Uzbekistan's Ministry of Energy has published a detailed 'Concept Note' outlining its strategy on electrical generation to the year 2030. The document anticipates a sharp reduction in the country's reliance on gas-fired power generation from the current 83% to 50%, and sets goals for new nuclear, solar and wind power production of 15%, 8% and 7%, respectively.Uzbekistan plans to build four nuclear power units (Image: Pixabay)
The Central Asian country became a member of the International Atomic Energy Agency as long ago as 1994, has 50 years of experience in nuclear research and is one of the world's biggest producers of uranium. Despite its existing expertise in nuclear energy, Uzbekistan depends almost entirely on fossil fuels. About 86% of its electricity comes from burning gas, coal and oil, while the remainder comes from hydropower. It now has plans to build its first nuclear power plant, to help it keep pace with rising electricity demand and to cut its CO2 emissions.
According to the Concept Note, Uzbekistan's currently available generating capacity totals 12.9 GWe, which comprises 11 GWe of fossil fuel-powered generation (84.8%) and 1.85 GWe (14.3%) of hydro power. It has 11 fossil fuel power plants and 42 hydro power plants.
Between 2012 and 2019, its power generation rose by 2.6% each year on average, but this increase did not keep pace with demand and electricity shortages averaged 9.4% of consumption. Demand is expected to increase by about 6-7% each year up to 2030, when it is forecast to reach 120.8 terawatt hours, which is 1.9 times more than its level in 2018.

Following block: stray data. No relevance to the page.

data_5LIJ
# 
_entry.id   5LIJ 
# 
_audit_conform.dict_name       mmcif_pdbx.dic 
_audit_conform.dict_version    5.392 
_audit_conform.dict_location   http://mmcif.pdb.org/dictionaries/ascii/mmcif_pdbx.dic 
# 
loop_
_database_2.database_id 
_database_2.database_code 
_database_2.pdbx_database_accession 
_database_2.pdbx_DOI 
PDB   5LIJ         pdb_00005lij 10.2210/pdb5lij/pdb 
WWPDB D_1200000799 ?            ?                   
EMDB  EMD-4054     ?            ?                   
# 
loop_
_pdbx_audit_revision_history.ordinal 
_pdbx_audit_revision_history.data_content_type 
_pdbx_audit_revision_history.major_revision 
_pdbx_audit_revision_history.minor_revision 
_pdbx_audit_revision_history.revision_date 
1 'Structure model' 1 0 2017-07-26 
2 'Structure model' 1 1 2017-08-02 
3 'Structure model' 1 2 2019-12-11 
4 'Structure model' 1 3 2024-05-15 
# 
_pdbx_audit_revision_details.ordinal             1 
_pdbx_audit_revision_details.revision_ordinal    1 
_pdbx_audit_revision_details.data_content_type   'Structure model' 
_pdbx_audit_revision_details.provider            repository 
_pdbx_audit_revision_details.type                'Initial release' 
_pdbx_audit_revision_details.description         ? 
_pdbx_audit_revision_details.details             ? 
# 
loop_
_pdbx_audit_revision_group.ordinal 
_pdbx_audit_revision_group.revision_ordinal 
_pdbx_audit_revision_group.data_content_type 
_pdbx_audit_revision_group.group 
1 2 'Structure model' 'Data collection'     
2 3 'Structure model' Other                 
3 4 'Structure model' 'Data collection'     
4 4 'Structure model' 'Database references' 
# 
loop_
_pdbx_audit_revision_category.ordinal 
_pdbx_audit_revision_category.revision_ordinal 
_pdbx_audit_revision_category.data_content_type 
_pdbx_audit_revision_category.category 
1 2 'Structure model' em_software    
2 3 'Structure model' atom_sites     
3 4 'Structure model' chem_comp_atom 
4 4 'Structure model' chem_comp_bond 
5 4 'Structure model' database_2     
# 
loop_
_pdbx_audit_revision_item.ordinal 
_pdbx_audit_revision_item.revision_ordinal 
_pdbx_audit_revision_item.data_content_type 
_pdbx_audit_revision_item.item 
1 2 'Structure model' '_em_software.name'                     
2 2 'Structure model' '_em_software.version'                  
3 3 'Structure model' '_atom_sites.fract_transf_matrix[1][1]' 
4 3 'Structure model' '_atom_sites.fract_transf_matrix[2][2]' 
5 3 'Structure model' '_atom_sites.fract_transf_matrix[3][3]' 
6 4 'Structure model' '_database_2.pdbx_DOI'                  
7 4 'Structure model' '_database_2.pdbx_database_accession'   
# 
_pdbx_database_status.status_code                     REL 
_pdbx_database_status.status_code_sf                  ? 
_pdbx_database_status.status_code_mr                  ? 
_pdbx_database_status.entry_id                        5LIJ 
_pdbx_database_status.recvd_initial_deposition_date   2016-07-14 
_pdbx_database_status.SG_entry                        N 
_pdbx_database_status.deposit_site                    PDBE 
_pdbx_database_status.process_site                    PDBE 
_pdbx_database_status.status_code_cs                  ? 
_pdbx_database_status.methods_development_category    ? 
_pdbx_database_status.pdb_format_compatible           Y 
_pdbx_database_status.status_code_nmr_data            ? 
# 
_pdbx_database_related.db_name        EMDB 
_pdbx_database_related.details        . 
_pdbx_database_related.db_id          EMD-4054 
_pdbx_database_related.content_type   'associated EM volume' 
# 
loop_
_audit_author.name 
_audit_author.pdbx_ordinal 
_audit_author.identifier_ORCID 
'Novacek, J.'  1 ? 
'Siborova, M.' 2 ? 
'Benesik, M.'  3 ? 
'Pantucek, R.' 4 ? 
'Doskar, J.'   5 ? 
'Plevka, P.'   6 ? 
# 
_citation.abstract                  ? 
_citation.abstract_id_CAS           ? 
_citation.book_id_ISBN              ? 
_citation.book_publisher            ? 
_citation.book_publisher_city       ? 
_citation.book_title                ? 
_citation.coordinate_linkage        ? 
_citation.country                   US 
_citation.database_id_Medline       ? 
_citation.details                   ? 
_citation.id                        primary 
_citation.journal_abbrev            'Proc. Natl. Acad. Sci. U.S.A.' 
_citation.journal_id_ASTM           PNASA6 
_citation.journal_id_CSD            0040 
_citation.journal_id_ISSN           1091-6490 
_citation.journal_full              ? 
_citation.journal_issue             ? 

The strategy aims to achieve an installed generating capacity of 29.2 GWe after the decommissioning of obsolete assets (5.9 GWe). This includes: 13.4 GWe of natural gas-fired power capacity (45%); 5 GWe of solar PV (17.3%) - including 1 GWe with power storage systems; 3.8 GWe of hydro power capacity (13.1%); 3 GWe (10.4%) of wind power; 2.4 GWe of nuclear power (8.3%); and 1.7 GWe of coal-fired capacity (5.9%).
Uzbekistan and Russia signed an intergovernmental agreement on cooperation in the use of nuclear energy for peaceful purposes in December 2017, and in September 2018 a further agreement was signed for the construction by Russian state nuclear corporation Rosatom of two VVER-1200 reactors. These are to be commissioned in 2028 and 2030, respectively. In July last year, Alisher Sultanov, Uzbekistan’s energy minister, announced the country wants to build four units and not just two as previously stated.
Researched and written by World Nuclear News